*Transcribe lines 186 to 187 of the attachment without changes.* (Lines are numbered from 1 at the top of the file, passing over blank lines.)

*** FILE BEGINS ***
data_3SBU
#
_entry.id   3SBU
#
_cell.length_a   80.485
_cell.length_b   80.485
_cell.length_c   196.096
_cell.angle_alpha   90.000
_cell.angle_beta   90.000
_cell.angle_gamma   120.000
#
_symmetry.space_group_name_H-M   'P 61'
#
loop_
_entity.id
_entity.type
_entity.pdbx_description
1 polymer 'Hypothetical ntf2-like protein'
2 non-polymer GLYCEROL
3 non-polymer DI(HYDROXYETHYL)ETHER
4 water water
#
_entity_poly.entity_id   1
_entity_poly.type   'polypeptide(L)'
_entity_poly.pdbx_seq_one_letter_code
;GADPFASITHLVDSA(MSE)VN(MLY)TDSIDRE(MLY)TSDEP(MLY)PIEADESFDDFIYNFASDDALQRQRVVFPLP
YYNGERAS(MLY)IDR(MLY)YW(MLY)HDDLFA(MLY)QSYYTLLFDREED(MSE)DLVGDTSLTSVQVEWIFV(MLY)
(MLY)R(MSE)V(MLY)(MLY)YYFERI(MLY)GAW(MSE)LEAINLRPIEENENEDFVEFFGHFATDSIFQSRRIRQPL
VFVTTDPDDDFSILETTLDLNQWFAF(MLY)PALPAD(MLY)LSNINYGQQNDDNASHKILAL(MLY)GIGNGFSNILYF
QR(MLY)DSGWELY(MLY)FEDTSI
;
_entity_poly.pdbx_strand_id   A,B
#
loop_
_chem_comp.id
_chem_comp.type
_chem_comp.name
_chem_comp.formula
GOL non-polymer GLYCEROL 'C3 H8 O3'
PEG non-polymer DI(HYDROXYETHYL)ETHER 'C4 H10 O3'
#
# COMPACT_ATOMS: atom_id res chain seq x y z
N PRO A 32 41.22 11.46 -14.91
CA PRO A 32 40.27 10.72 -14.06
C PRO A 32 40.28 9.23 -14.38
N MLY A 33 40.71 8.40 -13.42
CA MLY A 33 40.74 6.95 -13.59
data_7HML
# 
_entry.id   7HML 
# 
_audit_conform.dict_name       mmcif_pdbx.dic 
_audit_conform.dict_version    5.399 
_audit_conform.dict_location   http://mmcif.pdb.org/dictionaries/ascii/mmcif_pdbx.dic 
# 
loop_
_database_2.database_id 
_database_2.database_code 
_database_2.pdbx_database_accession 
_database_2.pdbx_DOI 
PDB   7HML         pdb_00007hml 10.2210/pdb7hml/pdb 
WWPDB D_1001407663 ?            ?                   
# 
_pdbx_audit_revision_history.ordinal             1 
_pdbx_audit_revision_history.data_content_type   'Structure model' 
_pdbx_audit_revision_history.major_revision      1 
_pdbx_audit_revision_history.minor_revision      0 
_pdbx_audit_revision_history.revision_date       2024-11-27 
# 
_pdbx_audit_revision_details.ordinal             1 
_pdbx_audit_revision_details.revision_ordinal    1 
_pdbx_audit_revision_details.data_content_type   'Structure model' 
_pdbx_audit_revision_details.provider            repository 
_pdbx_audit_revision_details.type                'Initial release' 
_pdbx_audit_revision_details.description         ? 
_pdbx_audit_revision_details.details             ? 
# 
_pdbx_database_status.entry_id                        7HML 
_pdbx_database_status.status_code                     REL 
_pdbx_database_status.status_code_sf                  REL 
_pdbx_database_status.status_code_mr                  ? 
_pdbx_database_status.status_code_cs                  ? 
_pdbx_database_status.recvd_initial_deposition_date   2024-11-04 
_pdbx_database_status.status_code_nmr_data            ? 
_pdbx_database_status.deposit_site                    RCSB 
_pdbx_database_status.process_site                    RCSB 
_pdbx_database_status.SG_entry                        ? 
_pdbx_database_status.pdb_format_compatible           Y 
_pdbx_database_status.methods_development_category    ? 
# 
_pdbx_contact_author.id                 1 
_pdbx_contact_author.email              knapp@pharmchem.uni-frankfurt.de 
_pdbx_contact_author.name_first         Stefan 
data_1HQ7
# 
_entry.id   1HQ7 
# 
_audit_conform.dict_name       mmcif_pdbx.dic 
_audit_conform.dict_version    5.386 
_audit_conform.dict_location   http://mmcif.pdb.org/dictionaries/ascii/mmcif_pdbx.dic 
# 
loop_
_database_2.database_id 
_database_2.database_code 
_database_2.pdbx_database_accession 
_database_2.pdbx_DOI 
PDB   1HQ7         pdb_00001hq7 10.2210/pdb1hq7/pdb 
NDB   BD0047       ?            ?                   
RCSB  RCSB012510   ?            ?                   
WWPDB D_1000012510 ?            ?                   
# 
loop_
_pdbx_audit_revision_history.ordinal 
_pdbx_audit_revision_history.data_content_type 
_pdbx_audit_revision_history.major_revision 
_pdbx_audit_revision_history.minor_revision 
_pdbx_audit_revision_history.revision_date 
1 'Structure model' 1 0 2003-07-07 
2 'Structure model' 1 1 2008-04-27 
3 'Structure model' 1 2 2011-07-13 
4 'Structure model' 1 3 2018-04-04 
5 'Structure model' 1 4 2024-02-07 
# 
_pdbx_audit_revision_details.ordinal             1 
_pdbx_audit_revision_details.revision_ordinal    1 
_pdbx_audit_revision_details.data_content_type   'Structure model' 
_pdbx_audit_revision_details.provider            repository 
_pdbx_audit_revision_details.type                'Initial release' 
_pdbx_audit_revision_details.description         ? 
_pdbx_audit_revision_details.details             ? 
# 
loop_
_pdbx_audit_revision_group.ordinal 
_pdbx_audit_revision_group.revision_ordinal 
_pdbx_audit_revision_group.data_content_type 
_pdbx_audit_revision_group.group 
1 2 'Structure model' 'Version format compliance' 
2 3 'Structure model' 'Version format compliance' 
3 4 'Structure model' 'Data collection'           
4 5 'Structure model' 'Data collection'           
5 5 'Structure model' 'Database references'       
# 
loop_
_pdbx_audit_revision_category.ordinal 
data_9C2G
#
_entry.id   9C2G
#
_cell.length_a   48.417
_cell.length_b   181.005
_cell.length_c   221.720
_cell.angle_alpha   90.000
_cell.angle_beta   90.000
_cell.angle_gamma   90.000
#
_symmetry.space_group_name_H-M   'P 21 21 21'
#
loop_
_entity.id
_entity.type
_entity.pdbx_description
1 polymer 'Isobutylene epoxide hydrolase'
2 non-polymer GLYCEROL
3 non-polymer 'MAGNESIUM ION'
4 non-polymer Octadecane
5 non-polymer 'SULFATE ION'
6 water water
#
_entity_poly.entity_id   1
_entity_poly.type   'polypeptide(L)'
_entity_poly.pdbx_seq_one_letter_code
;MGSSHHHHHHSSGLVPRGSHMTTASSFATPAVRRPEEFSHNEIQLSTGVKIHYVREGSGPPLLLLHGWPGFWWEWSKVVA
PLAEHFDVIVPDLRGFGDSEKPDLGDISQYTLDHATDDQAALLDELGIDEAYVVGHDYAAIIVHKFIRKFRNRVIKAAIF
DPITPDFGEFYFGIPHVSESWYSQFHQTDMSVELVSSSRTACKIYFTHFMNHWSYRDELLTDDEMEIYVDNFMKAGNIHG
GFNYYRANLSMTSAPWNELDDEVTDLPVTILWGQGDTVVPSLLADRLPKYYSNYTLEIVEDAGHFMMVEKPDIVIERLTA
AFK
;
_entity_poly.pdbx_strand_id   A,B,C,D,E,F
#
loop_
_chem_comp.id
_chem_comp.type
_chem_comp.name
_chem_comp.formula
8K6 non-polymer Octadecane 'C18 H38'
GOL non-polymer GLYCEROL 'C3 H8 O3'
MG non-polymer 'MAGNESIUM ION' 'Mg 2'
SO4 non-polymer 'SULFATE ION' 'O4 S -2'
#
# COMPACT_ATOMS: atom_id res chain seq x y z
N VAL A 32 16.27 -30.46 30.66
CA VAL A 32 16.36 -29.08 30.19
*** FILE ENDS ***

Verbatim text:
GOL non-polymer GLYCEROL 'C3 H8 O3'
MG non-polymer 'MAGNESIUM ION' 'Mg 2'